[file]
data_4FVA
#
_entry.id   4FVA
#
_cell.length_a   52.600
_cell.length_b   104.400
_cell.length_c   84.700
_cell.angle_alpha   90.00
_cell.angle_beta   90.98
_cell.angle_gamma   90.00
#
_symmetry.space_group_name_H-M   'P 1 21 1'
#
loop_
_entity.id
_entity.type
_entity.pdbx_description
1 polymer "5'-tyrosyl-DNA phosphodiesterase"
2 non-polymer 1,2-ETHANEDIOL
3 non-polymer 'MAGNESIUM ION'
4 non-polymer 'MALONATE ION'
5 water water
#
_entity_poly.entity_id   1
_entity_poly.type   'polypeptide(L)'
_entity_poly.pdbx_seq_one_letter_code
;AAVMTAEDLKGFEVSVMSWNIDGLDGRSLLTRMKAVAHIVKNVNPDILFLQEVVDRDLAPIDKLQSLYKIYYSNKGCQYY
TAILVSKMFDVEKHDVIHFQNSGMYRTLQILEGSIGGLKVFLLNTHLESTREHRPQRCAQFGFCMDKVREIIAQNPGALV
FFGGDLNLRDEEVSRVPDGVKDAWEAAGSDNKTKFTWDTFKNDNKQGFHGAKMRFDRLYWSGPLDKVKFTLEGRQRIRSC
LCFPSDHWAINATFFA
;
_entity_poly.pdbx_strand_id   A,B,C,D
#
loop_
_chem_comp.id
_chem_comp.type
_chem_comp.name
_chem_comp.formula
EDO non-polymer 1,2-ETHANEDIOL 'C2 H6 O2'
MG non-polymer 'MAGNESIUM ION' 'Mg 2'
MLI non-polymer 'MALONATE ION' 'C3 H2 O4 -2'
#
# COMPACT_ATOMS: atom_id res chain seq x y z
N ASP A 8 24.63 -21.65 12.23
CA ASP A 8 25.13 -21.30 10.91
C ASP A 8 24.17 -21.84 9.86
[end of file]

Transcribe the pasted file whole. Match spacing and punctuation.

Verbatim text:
data_4FVA
#
_entry.id   4FVA
#
_cell.length_a   52.600
_cell.length_b   104.400
_cell.length_c   84.700
_cell.angle_alpha   90.00
_cell.angle_beta   90.98
_cell.angle_gamma   90.00
#
_symmetry.space_group_name_H-M   'P 1 21 1'
#
loop_
_entity.id
_entity.type
_entity.pdbx_description
1 polymer "5'-tyrosyl-DNA phosphodiesterase"
2 non-polymer 1,2-ETHANEDIOL
3 non-polymer 'MAGNESIUM ION'
4 non-polymer 'MALONATE ION'
5 water water
#
_entity_poly.entity_id   1
_entity_poly.type   'polypeptide(L)'
_entity_poly.pdbx_seq_one_letter_code
;AAVMTAEDLKGFEVSVMSWNIDGLDGRSLLTRMKAVAHIVKNVNPDILFLQEVVDRDLAPIDKLQSLYKIYYSNKGCQYY
TAILVSKMFDVEKHDVIHFQNSGMYRTLQILEGSIGGLKVFLLNTHLESTREHRPQRCAQFGFCMDKVREIIAQNPGALV
FFGGDLNLRDEEVSRVPDGVKDAWEAAGSDNKTKFTWDTFKNDNKQGFHGAKMRFDRLYWSGPLDKVKFTLEGRQRIRSC
LCFPSDHWAINATFFA
;
_entity_poly.pdbx_strand_id   A,B,C,D
#
loop_
_chem_comp.id
_chem_comp.type
_chem_comp.name
_chem_comp.formula
EDO non-polymer 1,2-ETHANEDIOL 'C2 H6 O2'
MG non-polymer 'MAGNESIUM ION' 'Mg 2'
MLI non-polymer 'MALONATE ION' 'C3 H2 O4 -2'
#
# COMPACT_ATOMS: atom_id res chain seq x y z
N ASP A 8 24.63 -21.65 12.23
CA ASP A 8 25.13 -21.30 10.91
C ASP A 8 24.17 -21.84 9.86